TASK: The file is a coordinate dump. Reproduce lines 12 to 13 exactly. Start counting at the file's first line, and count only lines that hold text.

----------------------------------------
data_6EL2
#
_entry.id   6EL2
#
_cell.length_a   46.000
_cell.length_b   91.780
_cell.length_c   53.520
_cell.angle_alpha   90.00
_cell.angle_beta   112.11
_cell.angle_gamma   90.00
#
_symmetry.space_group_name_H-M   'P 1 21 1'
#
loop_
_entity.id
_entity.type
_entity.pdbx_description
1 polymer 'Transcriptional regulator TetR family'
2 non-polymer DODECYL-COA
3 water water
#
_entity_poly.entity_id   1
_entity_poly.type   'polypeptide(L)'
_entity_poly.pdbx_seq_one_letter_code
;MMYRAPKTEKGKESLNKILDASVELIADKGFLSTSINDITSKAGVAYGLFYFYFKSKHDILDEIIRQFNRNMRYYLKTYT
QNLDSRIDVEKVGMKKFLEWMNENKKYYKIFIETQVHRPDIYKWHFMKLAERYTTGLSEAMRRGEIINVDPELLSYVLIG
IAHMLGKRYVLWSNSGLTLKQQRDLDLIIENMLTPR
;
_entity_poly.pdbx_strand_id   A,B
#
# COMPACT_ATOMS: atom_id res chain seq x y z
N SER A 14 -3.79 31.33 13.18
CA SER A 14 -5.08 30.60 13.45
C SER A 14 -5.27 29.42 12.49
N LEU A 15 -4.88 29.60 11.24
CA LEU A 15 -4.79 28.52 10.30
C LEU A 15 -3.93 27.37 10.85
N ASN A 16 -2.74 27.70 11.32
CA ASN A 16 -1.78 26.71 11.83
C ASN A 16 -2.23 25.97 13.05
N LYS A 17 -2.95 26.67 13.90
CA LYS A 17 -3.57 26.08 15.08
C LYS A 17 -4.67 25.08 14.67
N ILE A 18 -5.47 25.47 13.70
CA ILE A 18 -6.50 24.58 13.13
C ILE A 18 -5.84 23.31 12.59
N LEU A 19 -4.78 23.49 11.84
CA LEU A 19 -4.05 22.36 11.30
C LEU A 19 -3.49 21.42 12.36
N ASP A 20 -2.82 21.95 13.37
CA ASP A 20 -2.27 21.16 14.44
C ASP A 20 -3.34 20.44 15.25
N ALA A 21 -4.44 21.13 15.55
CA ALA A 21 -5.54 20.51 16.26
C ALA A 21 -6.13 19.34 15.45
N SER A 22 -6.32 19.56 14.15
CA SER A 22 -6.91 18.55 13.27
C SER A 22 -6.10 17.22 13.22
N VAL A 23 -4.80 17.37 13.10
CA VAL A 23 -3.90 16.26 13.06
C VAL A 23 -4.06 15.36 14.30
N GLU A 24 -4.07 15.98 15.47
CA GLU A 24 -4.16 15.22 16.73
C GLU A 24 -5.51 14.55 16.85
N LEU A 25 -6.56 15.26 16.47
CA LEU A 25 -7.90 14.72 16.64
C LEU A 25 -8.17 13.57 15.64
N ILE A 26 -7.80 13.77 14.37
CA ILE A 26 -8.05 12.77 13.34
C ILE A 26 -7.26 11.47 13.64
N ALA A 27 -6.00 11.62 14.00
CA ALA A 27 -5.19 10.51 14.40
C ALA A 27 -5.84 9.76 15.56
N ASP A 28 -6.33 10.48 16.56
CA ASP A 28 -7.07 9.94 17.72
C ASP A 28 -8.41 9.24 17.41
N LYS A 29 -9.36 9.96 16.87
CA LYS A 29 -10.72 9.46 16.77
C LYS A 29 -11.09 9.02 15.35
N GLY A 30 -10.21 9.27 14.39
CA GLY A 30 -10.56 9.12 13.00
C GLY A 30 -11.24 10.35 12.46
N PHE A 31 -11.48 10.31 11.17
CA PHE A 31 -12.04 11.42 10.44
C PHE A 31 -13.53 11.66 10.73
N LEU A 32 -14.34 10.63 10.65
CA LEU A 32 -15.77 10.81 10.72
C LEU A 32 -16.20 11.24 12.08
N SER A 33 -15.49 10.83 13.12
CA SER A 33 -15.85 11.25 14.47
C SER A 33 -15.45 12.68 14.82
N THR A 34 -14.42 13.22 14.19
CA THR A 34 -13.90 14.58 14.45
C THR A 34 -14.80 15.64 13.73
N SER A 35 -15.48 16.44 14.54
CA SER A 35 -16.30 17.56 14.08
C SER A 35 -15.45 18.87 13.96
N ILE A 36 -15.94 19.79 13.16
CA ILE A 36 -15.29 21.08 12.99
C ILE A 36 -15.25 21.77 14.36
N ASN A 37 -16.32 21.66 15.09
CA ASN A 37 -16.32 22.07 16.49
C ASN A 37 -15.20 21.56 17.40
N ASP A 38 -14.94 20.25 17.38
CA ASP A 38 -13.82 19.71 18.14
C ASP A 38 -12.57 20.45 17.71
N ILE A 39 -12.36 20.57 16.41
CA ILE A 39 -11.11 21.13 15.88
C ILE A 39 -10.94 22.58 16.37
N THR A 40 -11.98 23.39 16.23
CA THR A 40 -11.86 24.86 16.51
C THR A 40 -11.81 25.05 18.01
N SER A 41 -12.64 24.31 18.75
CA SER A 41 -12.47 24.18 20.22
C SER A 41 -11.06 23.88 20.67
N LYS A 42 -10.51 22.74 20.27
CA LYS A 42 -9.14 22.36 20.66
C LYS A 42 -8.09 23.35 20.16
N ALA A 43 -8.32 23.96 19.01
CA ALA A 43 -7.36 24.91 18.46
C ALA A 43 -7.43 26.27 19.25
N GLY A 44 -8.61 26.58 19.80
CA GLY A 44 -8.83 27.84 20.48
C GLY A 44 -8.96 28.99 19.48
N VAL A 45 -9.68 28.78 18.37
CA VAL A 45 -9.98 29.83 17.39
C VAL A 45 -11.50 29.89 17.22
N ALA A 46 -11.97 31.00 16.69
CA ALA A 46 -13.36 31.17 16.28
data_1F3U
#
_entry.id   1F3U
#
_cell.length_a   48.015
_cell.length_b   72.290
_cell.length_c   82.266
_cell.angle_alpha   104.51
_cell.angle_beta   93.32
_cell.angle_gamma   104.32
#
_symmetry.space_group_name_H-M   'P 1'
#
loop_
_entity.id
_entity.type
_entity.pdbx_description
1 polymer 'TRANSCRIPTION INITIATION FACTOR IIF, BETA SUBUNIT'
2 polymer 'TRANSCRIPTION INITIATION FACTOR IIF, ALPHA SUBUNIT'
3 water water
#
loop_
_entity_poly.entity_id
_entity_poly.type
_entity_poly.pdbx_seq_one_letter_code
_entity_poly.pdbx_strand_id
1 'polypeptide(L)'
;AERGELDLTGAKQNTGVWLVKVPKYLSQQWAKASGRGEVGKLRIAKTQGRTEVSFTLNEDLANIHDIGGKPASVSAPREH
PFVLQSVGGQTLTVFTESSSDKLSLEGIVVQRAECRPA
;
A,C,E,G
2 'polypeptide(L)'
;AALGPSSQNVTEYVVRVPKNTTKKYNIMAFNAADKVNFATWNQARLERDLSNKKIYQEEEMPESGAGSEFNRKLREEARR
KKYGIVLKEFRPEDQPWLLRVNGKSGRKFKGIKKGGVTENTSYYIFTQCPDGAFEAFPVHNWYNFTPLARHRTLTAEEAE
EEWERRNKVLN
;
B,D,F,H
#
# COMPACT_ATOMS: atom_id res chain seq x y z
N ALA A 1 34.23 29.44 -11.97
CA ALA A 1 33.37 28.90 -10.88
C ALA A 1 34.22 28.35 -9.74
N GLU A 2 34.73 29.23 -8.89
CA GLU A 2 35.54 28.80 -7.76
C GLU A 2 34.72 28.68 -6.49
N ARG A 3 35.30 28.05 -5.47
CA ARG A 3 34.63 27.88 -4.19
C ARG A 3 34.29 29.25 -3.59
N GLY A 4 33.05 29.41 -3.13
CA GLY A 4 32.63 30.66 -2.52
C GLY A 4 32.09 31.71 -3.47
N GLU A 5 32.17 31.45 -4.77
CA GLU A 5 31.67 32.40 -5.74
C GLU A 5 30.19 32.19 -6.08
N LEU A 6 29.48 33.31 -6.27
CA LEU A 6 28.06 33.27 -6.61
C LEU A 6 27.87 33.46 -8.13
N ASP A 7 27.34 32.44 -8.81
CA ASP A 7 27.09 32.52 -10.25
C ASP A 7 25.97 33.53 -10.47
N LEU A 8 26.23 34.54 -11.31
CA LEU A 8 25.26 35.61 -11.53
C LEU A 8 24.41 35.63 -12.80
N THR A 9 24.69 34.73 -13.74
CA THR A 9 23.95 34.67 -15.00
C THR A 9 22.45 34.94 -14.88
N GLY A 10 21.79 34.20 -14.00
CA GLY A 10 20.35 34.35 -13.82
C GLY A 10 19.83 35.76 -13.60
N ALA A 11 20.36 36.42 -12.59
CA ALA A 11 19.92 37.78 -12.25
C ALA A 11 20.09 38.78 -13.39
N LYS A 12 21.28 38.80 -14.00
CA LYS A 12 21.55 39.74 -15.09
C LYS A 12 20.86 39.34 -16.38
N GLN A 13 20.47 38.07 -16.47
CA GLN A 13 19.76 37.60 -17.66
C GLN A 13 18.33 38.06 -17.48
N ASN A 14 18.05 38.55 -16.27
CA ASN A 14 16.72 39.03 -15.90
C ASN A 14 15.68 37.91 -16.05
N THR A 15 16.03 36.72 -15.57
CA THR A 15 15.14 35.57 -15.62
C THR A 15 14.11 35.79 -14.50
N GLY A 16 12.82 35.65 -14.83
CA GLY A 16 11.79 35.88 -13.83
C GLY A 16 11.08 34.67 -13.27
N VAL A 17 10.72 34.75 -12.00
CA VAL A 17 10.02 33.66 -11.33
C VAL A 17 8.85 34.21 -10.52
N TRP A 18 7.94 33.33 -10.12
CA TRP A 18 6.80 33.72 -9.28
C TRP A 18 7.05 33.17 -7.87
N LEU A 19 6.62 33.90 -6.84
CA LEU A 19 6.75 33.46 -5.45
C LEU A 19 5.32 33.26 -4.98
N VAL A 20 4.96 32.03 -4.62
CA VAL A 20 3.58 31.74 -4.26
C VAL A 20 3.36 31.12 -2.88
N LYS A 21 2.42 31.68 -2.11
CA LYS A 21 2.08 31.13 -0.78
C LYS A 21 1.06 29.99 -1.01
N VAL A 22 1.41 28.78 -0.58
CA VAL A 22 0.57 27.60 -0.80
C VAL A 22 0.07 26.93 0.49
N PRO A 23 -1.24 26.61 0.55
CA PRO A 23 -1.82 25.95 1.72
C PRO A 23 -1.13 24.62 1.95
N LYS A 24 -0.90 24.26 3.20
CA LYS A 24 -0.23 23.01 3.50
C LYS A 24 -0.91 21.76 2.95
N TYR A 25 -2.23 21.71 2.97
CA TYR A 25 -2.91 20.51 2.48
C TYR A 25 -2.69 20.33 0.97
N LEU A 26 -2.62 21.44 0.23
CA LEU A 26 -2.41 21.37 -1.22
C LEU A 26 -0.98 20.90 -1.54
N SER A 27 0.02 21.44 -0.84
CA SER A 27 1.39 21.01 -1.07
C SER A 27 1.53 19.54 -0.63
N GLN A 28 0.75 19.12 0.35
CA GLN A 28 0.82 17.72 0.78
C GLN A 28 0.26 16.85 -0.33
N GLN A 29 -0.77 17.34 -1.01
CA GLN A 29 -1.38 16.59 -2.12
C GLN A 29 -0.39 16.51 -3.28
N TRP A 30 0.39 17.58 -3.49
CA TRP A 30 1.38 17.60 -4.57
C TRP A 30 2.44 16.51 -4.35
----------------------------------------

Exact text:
_symmetry.space_group_name_H-M   'P 1 21 1'
#